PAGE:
It's easy enough to get the boiler off with a screw on the top. The motor is held in place with a couple screws. Look carefully at the frame to see if there are cracks and swelling, that's a fatal typical of the zinc frame castings. Remove the motor, and see if you can roll the mechanism smoothly with it removed, as that zinc deterioration also tends to bind up frames and axles. If that's OK, put a couple wires to the motor brush housings while it is out to see if it wants to spin OK. If it rolls smoothly, and the motor spins OK, it's probably fixable, but if either of those issues shows up it's probably toast.

    The Trix and Rapido stuff are darn durable, with all-metal gears. They are worth your time.

    The Bachmann 4-8-4 has many versions of mechanisms, check out Spookshow's site to identify which one you have as they go from bad to great. Most aren't that great but you can still get them to run. This is the go-to site for all of us on identifying what is what.
    http://www.spookshow.net/locos.html

    I've been in N since '72, and I'm probably more comfortable with that stuff than anything loaded up with a decoder and sound. There's several of us here that have been in N since dirt was invented.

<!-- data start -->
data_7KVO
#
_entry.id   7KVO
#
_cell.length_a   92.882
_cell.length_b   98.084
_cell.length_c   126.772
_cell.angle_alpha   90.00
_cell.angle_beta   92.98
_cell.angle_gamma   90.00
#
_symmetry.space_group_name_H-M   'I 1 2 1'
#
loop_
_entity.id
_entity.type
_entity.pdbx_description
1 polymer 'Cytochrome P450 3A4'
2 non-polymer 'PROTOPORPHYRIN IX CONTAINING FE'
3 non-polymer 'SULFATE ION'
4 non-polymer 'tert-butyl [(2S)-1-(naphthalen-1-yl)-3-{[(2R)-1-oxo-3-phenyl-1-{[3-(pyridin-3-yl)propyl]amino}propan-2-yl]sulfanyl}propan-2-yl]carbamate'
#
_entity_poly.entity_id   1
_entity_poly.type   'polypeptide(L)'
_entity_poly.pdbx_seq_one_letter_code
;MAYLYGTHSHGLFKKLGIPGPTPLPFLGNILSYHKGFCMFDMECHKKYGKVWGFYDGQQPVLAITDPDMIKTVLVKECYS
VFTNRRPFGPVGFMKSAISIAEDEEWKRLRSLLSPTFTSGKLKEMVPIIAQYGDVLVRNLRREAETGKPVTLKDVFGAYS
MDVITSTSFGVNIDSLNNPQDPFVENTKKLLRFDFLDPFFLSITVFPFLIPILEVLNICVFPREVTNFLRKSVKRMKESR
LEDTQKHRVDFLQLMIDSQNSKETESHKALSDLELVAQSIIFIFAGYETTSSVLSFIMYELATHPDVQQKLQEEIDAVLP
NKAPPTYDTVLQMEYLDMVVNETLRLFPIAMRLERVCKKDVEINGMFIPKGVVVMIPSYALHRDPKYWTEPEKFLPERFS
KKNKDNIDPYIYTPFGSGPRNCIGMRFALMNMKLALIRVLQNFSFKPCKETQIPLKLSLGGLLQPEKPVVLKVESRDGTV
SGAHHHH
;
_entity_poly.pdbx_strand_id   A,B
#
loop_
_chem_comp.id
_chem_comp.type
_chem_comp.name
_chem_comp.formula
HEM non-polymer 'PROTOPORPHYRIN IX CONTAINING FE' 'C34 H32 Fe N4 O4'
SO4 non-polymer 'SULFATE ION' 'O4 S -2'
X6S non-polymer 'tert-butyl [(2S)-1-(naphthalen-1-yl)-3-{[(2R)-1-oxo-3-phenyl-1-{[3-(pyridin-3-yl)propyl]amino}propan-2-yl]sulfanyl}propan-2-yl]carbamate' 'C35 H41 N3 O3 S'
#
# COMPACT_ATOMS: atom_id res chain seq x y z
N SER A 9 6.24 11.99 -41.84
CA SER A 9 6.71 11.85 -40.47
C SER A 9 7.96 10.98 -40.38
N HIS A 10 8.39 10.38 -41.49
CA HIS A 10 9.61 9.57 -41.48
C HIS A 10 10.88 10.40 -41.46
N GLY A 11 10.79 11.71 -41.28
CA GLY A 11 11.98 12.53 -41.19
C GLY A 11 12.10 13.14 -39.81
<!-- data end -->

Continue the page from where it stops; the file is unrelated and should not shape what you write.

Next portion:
Randgust N scale kits web page at www.randgust.com

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    Funny, I don't remember dirt being around back then.



    Doug
    Atlas First Generation Motive Power and Treble-O-Lectric. Click on the link:
    www.irwinsjournal.com/a1g/a1glocos/

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    First locomotive I ever saw with a Faulhaber motor and gearhead in it was a rebuilt Rivarossi 0-8-0. Top speed of it was like 15mph and it ran like butter. So it is possible to have a honey one of those if you manage to get one with the frame that is still OK.

    I got one of those notorious 'display only" Atlas factory return 4-6-2's, new in box returns, amazing. With some work on freeing up the axle slots from zinc pest swell it still ran very well, until about this year when the swell got so bad the pilot is now bending down and touching the railhead. Zinc pest is a cruel end for some otherwise wonderful legacy models of N.
    Randgust N scale kits web page at www.randgust.com

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    Most locos that have been sitting for a long while could stand a blast of DeOxit wherever their elecrical pickup wipers are. That will get the +'s and -'s flowing.